Surprising lessons from YouTube viewers Print
Word on Fire
Thursday, Oct. 30, 2014 -- 12:00 AM

Just last month, my media ministry Word on Fire marked a milestone: 10,000,000 views on our YouTube channel.

This achievement fills me with gratitude both to God and to the many people who watched one or more of the videos I've produced. It also provides the occasion for me to reflect a bit on both the pitfalls and advantages of evangelizing through the new media.

An experiment

When we commenced our outreach through YouTube seven years ago, we did so in the manner of an experiment. YouTube had just come into being at that time, and it largely featured crude, homemade videos of cats jumping off the roof and babies gurgling for their mother's camcorder.

I thought we should try to invade this space with the Gospel, and so I resolved to make short video commentaries on movies, music, current affairs, cultural happenings, etc.

We had absolutely no idea whether anyone would watch, and at first, our offerings garnered just a small audience. I remember being thrilled when one of our videos passed the 500 views mark for the first time.

Building an audience

But over the months and years, word spread, and we began to build an audience.

The first video of ours to go viral was my response to Bill Maher's awful movie Religulous. In the course of a few weeks, it had been seen by 100,000 people, and it continues to perform well, even to the present.

In fact, the atheists have been my most active friends on the Internet. Whenever I do a video on Maher or Christopher Hitchens or Richard Dawkins or Stephen Hawking, I get a strong reaction and lots of views.

Value of interactivity

One of the features of YouTube that I appreciate the most is its interactivity. At first, I didn't realize that people could comment on videos -- but I quickly found out.

Most responses are negative. There are an awful lot of people in the virtual world who hate God, religion, the Catholic Church, priests, etc., and they come after me with some energy.

I have come to enjoy the give-and-take with my detractors. On a number of my forums, quite lengthy and sometimes sophisticated arguments have unfolded, somewhat in the manner of Platonic dialogues.

We have been able to determine that the vast majority of our viewers are young men in their 20s and 30s -- the very group that the Church has a notoriously hard time reaching.

Communicating the faith

The format that I have chosen is the short video commentary (eight to 10 minutes), based usually on a column that I have prepared for publication in the print media.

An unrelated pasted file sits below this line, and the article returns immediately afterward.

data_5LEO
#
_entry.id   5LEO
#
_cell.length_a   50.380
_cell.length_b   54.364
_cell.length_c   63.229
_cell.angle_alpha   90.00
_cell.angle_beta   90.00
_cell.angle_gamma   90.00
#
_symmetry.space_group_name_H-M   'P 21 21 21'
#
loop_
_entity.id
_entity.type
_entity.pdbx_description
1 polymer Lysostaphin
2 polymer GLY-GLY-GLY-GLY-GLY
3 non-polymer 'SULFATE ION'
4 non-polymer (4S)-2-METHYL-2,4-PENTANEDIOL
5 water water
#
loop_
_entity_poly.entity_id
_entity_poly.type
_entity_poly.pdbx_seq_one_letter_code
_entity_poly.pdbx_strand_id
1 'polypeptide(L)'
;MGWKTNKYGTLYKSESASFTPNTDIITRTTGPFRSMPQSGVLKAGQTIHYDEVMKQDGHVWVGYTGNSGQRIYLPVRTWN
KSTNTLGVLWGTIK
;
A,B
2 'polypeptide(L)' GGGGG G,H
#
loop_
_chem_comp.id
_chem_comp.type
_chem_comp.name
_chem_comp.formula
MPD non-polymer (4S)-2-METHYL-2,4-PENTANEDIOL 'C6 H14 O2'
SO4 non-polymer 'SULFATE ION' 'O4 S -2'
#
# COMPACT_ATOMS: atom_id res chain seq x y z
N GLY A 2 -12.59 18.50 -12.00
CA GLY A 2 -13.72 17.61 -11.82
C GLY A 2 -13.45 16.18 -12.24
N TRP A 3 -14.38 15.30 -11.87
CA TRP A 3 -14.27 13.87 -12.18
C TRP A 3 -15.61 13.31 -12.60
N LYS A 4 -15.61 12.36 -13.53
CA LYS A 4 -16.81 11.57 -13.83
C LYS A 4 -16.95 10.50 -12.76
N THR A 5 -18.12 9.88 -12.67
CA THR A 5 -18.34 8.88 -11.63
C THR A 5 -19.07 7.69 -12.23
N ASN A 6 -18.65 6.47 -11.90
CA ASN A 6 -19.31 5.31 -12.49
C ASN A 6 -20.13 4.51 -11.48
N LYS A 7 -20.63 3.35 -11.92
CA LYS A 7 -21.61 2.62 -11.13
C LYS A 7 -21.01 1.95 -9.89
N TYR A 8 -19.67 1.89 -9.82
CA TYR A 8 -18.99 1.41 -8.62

Some communications "experts" advised me to lose the Roman collar and appear in civilian clothes. I never took that advice. I always want it to be clear that I am a Catholic priest speaking on behalf of the Catholic Church.

Some of my academic colleagues have been skeptical that any serious communication of the faith can take place in a popular forum. I was trained as an academic and have spent nearly 25 years teaching and writing, but I emphatically dissent from a position that would effectively remove the Catholic voice from the wider cultural forum.

John Henry Newman, G.K. Chesterton, Ronald Knox, C.S. Lewis, and Fulton Sheen all wrote substantive but accessible articles for the mainstream press, and YouTube is a comparable arena today. If intellectually serious believers absent themselves from the wider conversation, the public space will belong to the atheists and secularists.

‘Affirmative orthodoxy’

As to my general approach, I have tended toward what Cardinal Timothy Dolan of New York calls "affirmative orthodoxy," emphasizing what the Church is for rather than what it is against.

I have also adopted the patristic method of seeking out semina verbi (seeds of the Word), hints and echoes of the Gospel that can be found, often in distorted form, in the high and low contemporary culture.

I have argued that Spiderman, Superman, True Grit's Rooster Cogburn, Gran Torino's Walt Kowalski, The Shawshank Redemption's Andy Dufresne, and Frodo the Hobbit all convey some dimension of Jesus Christ; I have maintained that Christopher Hitchens’ essays and the Twilight films speak inchoately but surely of the longing of the human heart for God.

Importance of social media

We find ourselves at a moment in the history of communication comparable to the early 16th century. The printing press constituted a revolution in the propagation of the Gospel.

Something similar, but even more explosive, is at work today. The social media provide tools for announcing the Good News that Paul, Augustine, Aquinas, Pascal, Newman, and even Fulton Sheen never dreamed possible.

The best way I can celebrate the 10,000,000 views on YouTube is to invite others to join me in declaring Christ from the rooftops, on the laptops, and to the ends of the world.

Fr. Robert Barron is the founder of the global ministry, Word on Fire, and is the rector/president of Mundelein Seminary near Chicago. Learn more at Visit Father Barron's YouTube channel at